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Helping Your Teen Find a Summer Job

Your teen is looking for his first summer job.  Here are a few things you can do to help him secure a position.

  • Speak with him about the jobs for which he is eligible and well suited.  Because he is not yet 18 years of age, the federal government will not let him perform certain kinds of “hazardous” occupations, such as driving for work (such as a pizza delivery person would do), construction (no matter how big, burly, and handy he may be), etc.  The federal government will also restrict the hours that he can work.  Beyond governmental restrictions on his eligibility for certain kinds of work, your teen also needs to consider the kinds of jobs for which he is well suited based on his interests, skills, and abilities.  For example, if he has many allergies to outdoor allergens, he may not be well suited to be a junior park ranger.  Help your teen assess his interests, skills, and abilities so that his prospective summer jobs can be targeted.   What does he like to do?  What is he good at doing?  Are there any summer jobs that involve doing any of those things?  For example, if your teen loves sports, perhaps he can help coordinate summer sports leagues for your community’s department of parks and recreations.  If he is more of an indoorsy kind of guy, perhaps he can work for a local retailer such as a teen-oriented clothing store, grocer, or a fast food chain.  There are lots of opportunities, and you and your teen should brainstorm on options, both probable and outside-the-box.  For example, a local office may not think they have any job openings, but if your teen expresses an interest in shredding their old documents that have passed their retention requirement, they may jump at the chance to get rid of that mound of paper in their to-shred stack and get their regular full-time employees off the hook for having to perform the hours of work associated with that shredding.  While he’s at it, perhaps there are other “odd jobs” they can have him do too, thus freeing up their regular staff to perform their regular job tasks.  Are they good with kids?  What about a babysitting job?  There are many neighbors with young kids who may prefer a babysitter in their home rather than taking their kids to a daycare during the summer.
  • Teach him how to communicate appropriately, both in writing (i.e., on his employment application forms) and in person (i.e., in his interviews).   Encourage him to think about things from his prospective employers’ perspective.  What do the prospective employers reasonably expect of him in terms of attendance and performance?  What kinds of answers can he give to application and interview questions that will let his prospective employers know that he is willing and able to live up to their expectations?  Additionally, encourage him to go above and beyond to form connections with his prospective employers.  For example, he should write thank-you notes to his interviewers after they have interviewed him.  Each thank-you note should include a few sentences that are specific to that interview, such as, “It was so nice to meet you and learn about your company.  I especially liked hearing about how environmentally friendly your company is.  It would make me proud to work for such an ethical organization.”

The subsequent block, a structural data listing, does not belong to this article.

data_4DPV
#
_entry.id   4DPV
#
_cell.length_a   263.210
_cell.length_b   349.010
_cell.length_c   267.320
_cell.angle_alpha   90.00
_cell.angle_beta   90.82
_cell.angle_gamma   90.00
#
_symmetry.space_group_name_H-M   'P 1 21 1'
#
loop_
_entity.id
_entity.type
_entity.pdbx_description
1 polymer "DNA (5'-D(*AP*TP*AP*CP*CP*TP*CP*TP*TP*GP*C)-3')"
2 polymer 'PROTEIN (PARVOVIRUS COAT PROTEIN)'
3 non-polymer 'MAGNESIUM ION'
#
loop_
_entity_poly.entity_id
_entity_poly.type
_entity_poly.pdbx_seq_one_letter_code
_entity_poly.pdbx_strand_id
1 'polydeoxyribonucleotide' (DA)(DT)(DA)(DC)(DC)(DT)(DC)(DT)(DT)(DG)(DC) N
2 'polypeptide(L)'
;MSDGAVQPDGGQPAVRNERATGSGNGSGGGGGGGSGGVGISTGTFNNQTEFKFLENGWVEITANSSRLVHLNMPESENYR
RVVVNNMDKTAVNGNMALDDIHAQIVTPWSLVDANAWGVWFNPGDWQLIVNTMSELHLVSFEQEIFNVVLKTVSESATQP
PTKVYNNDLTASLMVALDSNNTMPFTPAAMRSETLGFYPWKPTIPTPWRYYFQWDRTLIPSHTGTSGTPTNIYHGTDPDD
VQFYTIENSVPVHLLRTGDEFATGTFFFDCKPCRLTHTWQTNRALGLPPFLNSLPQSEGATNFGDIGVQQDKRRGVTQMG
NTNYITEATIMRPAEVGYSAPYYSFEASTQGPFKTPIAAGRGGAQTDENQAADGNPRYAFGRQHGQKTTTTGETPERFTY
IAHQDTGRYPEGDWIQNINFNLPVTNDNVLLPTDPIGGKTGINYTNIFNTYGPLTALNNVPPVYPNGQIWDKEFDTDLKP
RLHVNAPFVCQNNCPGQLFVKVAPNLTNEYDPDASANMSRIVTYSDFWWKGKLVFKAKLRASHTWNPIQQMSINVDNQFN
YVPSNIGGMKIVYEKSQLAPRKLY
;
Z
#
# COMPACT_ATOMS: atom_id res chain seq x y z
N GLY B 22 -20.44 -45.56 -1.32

• Teach him how to dress appropriately for interviews.  What constitutes appropriate dress for interview purposes depends on the type of job he is interviewing for.  If he’s interviewing to work in an office, slacks and a tie are encouraged.  If he is interviewing to work as a gardener, jeans and a t-shirt may be acceptable.  If he’s interviewing to be a lifeguard for your municipal swimming pool, shorts and flip-flops may be appropriate interview apparel.
  • Help him set appropriate expectations regarding his summer employment.  What is the pay rate that he can likely expect to receive?  Explain the difference between gross and net pay.  Speak about how he should handle his income (i.e., saving versus spending).  Explain the chain of command, progressive discipline, employment-at-will, and the value of teamwork.

By helping your teen with the points above, you can help him secure a summer position that is a good fit for him.

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